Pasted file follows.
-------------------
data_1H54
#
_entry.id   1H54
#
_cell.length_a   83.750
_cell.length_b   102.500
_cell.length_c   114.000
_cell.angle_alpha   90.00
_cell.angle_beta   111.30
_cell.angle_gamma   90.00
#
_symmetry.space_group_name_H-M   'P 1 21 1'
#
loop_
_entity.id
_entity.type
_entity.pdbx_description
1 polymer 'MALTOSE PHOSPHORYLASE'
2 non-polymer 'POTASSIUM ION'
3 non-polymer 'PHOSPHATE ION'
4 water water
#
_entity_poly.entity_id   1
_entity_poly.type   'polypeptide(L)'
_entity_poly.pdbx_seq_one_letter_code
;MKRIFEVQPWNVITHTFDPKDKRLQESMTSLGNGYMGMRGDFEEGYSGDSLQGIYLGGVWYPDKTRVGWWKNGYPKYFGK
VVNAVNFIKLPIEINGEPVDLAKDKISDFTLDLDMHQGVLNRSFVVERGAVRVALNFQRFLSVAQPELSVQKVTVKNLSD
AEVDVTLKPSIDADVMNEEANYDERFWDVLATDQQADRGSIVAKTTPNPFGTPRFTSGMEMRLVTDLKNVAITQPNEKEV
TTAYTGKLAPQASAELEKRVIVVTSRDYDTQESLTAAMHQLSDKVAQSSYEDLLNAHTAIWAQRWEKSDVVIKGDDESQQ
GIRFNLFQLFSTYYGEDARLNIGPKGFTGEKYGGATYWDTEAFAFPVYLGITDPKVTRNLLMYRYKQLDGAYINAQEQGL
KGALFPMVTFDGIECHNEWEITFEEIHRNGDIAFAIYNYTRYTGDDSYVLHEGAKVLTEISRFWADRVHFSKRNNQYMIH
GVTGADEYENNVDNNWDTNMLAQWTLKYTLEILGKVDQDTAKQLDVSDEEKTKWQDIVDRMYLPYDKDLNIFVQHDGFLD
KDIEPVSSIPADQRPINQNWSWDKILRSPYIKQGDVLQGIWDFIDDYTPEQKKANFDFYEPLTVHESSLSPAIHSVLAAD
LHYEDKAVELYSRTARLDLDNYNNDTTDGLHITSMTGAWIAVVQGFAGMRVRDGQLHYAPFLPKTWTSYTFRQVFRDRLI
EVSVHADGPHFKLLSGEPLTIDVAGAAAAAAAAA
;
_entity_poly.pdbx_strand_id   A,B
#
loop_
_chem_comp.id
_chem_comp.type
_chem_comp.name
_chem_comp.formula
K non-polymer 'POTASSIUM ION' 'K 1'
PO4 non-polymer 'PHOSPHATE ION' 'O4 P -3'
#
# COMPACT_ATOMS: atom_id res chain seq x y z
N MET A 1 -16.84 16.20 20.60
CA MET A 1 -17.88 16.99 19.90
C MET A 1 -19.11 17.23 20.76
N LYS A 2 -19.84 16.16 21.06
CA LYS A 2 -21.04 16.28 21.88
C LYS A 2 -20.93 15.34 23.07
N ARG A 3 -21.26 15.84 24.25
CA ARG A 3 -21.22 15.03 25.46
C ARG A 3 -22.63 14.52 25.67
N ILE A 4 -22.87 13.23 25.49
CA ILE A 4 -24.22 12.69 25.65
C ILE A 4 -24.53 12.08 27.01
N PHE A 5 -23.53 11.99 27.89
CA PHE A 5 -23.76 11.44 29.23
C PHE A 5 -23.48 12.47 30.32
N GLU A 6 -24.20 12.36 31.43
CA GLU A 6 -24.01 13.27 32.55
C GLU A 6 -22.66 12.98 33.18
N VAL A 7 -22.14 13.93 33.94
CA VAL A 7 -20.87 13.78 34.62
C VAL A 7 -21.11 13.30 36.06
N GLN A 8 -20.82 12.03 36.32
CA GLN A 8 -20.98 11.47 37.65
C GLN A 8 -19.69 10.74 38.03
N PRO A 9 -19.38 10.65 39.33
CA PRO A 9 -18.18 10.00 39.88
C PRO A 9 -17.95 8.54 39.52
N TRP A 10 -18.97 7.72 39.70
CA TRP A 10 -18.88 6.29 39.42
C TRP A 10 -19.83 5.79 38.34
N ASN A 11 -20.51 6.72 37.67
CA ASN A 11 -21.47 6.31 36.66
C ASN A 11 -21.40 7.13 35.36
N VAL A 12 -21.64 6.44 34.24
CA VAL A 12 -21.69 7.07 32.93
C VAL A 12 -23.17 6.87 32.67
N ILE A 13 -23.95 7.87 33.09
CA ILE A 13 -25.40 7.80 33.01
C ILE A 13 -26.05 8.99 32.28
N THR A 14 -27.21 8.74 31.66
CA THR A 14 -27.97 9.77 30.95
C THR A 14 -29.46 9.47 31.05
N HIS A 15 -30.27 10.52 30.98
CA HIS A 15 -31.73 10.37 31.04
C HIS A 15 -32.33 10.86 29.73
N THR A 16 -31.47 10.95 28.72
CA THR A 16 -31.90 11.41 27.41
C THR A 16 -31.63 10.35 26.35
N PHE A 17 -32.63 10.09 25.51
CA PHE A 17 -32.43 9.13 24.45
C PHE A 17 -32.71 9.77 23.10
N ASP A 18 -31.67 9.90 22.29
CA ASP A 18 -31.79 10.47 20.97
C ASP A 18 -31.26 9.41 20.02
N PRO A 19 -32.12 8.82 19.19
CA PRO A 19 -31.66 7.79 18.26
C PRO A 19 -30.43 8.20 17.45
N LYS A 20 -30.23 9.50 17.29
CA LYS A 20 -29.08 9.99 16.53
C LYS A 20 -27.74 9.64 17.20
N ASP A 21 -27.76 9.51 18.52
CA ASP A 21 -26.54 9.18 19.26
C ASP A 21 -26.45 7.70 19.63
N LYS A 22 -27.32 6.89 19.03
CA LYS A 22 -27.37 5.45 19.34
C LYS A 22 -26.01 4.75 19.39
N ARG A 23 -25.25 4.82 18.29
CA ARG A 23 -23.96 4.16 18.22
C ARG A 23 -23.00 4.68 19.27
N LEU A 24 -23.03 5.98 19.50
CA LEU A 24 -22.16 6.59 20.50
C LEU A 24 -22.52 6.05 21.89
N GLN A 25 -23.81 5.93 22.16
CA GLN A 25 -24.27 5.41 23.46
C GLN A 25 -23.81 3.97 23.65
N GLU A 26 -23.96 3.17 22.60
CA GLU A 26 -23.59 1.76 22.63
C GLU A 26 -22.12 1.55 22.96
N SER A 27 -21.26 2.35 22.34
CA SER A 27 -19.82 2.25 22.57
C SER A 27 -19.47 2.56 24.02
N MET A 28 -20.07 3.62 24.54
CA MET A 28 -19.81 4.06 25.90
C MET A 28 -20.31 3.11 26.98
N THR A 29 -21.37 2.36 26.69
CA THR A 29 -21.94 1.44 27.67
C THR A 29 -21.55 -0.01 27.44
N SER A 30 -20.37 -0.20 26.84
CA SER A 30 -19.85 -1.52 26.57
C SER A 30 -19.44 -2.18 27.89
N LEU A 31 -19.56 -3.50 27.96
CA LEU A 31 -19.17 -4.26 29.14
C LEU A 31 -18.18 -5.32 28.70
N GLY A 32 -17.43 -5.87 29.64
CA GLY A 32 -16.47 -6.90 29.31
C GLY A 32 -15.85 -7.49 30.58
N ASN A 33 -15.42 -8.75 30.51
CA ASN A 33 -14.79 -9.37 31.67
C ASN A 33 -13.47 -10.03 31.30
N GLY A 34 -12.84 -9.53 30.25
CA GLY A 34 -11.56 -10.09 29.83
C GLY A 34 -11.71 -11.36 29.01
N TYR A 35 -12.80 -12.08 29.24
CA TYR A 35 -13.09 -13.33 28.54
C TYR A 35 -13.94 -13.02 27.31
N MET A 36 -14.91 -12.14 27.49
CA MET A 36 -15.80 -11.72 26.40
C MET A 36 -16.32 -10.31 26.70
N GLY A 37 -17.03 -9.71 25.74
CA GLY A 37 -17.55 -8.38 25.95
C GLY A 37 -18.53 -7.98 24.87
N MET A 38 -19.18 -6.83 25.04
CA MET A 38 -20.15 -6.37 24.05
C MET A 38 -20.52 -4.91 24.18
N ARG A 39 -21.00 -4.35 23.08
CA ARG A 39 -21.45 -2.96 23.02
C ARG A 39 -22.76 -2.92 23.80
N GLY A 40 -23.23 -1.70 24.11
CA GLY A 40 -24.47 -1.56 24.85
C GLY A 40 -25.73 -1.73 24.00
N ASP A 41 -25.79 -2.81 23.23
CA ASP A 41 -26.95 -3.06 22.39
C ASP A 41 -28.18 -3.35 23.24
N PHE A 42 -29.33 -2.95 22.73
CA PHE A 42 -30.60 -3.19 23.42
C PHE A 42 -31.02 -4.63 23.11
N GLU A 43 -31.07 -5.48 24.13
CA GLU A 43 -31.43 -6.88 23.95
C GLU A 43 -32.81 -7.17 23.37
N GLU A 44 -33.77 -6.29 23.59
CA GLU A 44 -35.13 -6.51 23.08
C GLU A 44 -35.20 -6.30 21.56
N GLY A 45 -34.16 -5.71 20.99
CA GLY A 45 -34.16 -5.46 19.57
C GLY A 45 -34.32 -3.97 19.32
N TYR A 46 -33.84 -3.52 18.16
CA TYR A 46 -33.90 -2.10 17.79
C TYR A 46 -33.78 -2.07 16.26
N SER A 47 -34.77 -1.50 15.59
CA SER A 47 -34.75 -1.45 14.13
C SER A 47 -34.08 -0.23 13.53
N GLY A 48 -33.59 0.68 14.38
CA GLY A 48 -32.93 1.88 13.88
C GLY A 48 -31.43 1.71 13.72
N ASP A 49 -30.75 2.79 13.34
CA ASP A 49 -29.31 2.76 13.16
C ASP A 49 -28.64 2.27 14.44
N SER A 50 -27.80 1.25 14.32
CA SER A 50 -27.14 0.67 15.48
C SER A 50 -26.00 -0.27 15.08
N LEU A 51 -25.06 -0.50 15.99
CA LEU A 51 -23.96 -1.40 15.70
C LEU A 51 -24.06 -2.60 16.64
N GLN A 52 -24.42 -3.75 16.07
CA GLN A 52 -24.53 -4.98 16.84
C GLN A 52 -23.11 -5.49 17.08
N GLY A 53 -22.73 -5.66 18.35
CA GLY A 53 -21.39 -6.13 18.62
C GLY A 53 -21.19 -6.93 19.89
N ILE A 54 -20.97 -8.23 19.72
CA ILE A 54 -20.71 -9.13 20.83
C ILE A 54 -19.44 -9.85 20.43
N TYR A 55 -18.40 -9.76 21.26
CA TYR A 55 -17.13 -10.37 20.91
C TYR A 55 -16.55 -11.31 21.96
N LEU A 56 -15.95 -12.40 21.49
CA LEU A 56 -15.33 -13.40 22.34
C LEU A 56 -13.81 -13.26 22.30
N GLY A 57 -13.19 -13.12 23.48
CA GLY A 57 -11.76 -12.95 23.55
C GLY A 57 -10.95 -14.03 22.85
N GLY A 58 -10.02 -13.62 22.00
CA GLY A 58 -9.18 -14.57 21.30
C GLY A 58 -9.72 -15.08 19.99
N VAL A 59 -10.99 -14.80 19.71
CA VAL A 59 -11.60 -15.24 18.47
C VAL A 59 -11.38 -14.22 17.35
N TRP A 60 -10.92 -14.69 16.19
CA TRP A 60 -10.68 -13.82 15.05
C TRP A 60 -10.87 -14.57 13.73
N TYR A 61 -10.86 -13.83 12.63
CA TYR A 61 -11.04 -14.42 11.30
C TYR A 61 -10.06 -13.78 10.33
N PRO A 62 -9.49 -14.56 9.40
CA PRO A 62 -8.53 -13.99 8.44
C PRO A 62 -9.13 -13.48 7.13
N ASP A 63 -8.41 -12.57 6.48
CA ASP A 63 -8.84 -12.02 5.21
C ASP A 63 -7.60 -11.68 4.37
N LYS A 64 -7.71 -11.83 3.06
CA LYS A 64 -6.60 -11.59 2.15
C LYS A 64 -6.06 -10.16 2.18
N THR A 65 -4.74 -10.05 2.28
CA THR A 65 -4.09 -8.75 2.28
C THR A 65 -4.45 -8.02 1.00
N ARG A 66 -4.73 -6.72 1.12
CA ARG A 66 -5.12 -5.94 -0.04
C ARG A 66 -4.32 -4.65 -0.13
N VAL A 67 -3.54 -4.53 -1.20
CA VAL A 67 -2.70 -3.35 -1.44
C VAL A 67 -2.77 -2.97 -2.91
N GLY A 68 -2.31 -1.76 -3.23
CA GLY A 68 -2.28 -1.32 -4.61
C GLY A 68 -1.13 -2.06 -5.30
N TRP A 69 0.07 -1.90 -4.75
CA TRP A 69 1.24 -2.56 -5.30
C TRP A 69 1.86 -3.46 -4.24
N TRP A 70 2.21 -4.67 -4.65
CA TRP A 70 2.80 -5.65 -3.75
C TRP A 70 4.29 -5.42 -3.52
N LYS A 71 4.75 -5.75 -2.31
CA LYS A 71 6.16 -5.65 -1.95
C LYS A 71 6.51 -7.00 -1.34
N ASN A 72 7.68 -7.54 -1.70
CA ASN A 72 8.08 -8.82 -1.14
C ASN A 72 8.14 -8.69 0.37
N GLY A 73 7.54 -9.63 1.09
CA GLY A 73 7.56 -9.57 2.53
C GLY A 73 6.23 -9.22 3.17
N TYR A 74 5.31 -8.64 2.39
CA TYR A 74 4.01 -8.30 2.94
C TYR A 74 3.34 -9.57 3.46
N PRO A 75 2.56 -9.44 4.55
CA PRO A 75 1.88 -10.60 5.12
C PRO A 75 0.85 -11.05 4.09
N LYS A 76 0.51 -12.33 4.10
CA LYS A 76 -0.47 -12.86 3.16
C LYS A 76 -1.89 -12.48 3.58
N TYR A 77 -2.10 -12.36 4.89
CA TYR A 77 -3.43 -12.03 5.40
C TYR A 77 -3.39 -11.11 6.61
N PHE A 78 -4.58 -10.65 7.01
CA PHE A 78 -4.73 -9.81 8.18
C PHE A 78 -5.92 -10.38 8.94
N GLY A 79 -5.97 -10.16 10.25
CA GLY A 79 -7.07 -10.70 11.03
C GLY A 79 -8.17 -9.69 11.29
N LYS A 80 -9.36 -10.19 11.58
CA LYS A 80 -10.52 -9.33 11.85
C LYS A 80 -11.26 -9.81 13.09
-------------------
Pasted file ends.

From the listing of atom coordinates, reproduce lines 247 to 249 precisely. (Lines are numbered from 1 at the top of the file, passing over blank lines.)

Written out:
CA VAL A 67 -2.70 -3.35 -1.44
C VAL A 67 -2.77 -2.97 -2.91
N GLY A 68 -2.31 -1.76 -3.23